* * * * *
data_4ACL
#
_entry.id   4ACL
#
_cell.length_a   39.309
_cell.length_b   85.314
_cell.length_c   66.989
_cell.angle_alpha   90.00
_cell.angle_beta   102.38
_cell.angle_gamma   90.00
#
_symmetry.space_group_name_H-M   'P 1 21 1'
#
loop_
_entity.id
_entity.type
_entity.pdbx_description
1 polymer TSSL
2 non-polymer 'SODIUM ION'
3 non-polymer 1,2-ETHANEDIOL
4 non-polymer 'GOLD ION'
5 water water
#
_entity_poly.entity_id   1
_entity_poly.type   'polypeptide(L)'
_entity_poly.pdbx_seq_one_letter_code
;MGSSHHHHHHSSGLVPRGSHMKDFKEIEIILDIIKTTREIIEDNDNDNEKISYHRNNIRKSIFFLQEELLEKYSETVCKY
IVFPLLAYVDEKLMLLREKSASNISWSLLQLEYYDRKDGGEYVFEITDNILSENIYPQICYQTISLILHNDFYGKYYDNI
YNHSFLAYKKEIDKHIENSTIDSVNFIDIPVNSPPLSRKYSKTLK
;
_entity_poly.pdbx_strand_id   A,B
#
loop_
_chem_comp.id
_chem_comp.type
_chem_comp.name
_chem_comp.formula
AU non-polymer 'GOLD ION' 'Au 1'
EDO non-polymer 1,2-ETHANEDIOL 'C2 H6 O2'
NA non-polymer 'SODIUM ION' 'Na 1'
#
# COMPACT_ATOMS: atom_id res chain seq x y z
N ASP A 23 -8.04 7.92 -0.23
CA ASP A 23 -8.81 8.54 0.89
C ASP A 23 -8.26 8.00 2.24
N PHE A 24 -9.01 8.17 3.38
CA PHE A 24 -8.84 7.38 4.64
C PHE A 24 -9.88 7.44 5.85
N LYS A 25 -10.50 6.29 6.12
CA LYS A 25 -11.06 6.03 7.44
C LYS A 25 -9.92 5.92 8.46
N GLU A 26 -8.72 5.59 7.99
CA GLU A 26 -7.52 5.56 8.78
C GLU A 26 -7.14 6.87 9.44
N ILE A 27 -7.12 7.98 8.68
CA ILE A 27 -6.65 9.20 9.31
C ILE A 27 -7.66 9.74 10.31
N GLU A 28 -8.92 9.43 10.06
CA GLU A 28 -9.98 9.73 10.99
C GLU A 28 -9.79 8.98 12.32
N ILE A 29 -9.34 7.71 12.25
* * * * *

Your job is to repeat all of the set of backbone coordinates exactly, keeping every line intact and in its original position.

data_4ACL
#
_entry.id   4ACL
#
_cell.length_a   39.309
_cell.length_b   85.314
_cell.length_c   66.989
_cell.angle_alpha   90.00
_cell.angle_beta   102.38
_cell.angle_gamma   90.00
#
_symmetry.space_group_name_H-M   'P 1 21 1'
#
loop_
_entity.id
_entity.type
_entity.pdbx_description
1 polymer TSSL
2 non-polymer 'SODIUM ION'
3 non-polymer 1,2-ETHANEDIOL
4 non-polymer 'GOLD ION'
5 water water
#
_entity_poly.entity_id   1
_entity_poly.type   'polypeptide(L)'
_entity_poly.pdbx_seq_one_letter_code
;MGSSHHHHHHSSGLVPRGSHMKDFKEIEIILDIIKTTREIIEDNDNDNEKISYHRNNIRKSIFFLQEELLEKYSETVCKY
IVFPLLAYVDEKLMLLREKSASNISWSLLQLEYYDRKDGGEYVFEITDNILSENIYPQICYQTISLILHNDFYGKYYDNI
YNHSFLAYKKEIDKHIENSTIDSVNFIDIPVNSPPLSRKYSKTLK
;
_entity_poly.pdbx_strand_id   A,B
#
loop_
_chem_comp.id
_chem_comp.type
_chem_comp.name
_chem_comp.formula
AU non-polymer 'GOLD ION' 'Au 1'
EDO non-polymer 1,2-ETHANEDIOL 'C2 H6 O2'
NA non-polymer 'SODIUM ION' 'Na 1'
#
# COMPACT_ATOMS: atom_id res chain seq x y z
N ASP A 23 -8.04 7.92 -0.23
CA ASP A 23 -8.81 8.54 0.89
C ASP A 23 -8.26 8.00 2.24
N PHE A 24 -9.01 8.17 3.38
CA PHE A 24 -8.84 7.38 4.64
C PHE A 24 -9.88 7.44 5.85
N LYS A 25 -10.50 6.29 6.12
CA LYS A 25 -11.06 6.03 7.44
C LYS A 25 -9.92 5.92 8.46
N GLU A 26 -8.72 5.59 7.99
CA GLU A 26 -7.52 5.56 8.78
C GLU A 26 -7.14 6.87 9.44
N ILE A 27 -7.12 7.98 8.68
CA ILE A 27 -6.65 9.20 9.31
C ILE A 27 -7.66 9.74 10.31
N GLU A 28 -8.92 9.43 10.06
CA GLU A 28 -9.98 9.73 10.99
C GLU A 28 -9.79 8.98 12.32
N ILE A 29 -9.34 7.71 12.25